"The verdict of guilty is unsupported by substantial or sufficient evidence."

    Resolution of this point by appellant requires reiteration of the rules applicable upon review of a verdict by jury. In determination of the sufficiency of the evidence, ". . . the facts in evidence and *90 all favorable inferences reasonably to be drawn therefrom must be considered in the light most favorable to the state and all evidence and inferences to the contrary must be disregarded." State v. Franco, 544 S.W.2d 533, 534 (Mo. banc 1976), cert. denied 431 U.S. 957, 97 S. Ct. 2682, 53 L. Ed. 2d 275 (1977).

    After the application of the rule in State v. Franco, supra, the court is left to determine whether there is substantial evidence from which reasonable persons could have found an accused guilty as charged. State v. Longmeyer, 566 S.W.2d 496 (Mo.App. 1978).

    Appellant herein participated in the crime as an aider and abettor. The court has defined those terms as follows:

    "Aiding or abetting, in the sense that those words are used in criminal law, contemplate conduct calculated to incite, encourage or assist in the perpetration of a crime. These words comprehend all assistance rendered by acts or words of encouragement, incitement or support in the criminal act and involve some participation, either before or at the time the criminal act is committed. It implies some conduct of an affirmative nature." State v. Muchnick, 334 S.W.2d 386, 388 (Mo.App.1960).

    Evidence which fairly shows any form of affirmative participation that an accused in any way aided, abetted or encouraged another in the commission of a crime is sufficient to support conviction. See State v. Stockdale, 415 S.W.2d 769 (Mo. 1967); State v. Ramsey, 368 S.W.2d 413 (Mo.1963).

    An accused's participation in the offense may be inferred by his conduct before, during or after the commission of the offense, see State v. Corbin, 186 S.W.2d 469 (Mo.1945); State v. Jackson, 519 S.W.2d 551 (Mo.App.1975). Conviction will stand upon evidence, proving participation in the planning of the crime, see State v. Slade, 338 S.W.2d 802 (Mo.1960), State v. Hayes, 262 S.W. 1034 (Mo.1924); State v. Evans, 545 S.W.2d 694 (Mo.App.1976); that it need not be proven defendant was physically present when the offense was committed, see State v. Siekermann, 367 S.W.2d 643 (Mo.1963) and State v. Slade, supra; nor that the accused did all the acts which make up the elements of the crime, see State v. Evans, supra, and State v. Lemon, 504 S.W.2d 676 (Mo.App.1973), and that the uncorroborated evidence of an accomplice will sustain a conviction unless such testimony lacks probative value as not to amount to substantial evidence, see State v. Evans, supra, and State v. Powell, 433 S.W.2d 33 (Mo.1968).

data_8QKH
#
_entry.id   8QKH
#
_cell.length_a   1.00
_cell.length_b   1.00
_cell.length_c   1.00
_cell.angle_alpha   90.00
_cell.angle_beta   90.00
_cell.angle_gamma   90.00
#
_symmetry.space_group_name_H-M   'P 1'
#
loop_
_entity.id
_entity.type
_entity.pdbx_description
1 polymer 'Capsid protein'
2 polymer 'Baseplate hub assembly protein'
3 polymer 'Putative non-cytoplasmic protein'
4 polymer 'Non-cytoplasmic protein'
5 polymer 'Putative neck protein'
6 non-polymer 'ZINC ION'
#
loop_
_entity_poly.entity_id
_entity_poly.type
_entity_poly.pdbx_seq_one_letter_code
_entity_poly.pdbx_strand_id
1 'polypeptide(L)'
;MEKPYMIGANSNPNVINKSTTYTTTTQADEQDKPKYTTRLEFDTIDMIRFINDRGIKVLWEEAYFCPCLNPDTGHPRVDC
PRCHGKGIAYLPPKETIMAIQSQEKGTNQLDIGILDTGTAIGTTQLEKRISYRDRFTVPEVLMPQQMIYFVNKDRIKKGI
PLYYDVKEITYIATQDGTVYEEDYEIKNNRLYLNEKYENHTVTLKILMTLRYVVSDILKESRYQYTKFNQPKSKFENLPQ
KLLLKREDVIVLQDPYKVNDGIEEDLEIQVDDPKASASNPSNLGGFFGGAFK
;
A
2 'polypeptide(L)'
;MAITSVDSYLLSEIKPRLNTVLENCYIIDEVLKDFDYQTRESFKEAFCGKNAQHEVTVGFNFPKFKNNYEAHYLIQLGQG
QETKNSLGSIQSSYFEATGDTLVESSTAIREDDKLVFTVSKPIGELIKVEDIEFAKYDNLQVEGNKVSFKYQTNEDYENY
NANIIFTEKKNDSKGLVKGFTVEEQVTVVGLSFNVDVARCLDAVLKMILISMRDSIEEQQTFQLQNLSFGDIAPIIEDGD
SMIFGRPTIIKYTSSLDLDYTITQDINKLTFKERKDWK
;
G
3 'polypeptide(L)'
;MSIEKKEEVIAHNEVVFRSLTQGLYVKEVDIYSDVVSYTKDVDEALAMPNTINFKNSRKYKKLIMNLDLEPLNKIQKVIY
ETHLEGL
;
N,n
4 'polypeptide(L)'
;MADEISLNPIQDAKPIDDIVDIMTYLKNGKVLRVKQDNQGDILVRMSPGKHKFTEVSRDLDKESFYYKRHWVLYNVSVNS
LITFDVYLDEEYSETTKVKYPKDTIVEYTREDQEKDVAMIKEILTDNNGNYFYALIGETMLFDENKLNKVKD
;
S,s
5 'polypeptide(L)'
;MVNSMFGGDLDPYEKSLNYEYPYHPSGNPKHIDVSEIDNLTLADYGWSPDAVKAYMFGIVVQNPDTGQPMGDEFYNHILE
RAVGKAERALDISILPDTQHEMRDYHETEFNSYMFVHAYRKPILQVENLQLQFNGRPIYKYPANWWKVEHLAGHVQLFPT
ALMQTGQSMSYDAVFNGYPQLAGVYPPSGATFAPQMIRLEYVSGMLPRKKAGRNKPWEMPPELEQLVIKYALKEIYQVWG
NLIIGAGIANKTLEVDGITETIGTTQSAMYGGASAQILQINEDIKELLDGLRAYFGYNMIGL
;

Following the principles announced in the foregoing cases and in applying such principles to the evidence in this case, the conclusion is inescapable that there was substantial evidence to support the jury's guilty verdict.

    The testimony of witness Faulkner established appellant agreed several weeks before the actual crime to join Faulkner and others in the perpetration of the actual robbery. Witness Faulkner further testified appellant participated in the planning sessions at Faulkner's apartment and at the apartment residence of Mary Morris. Faulkner's testimony established appellant accompanied Faulkner and others to the bank location in Clay County to view and "scope" the bank. Testimony by this same witness included repeated statements that appellant was in agreement to rob the bank.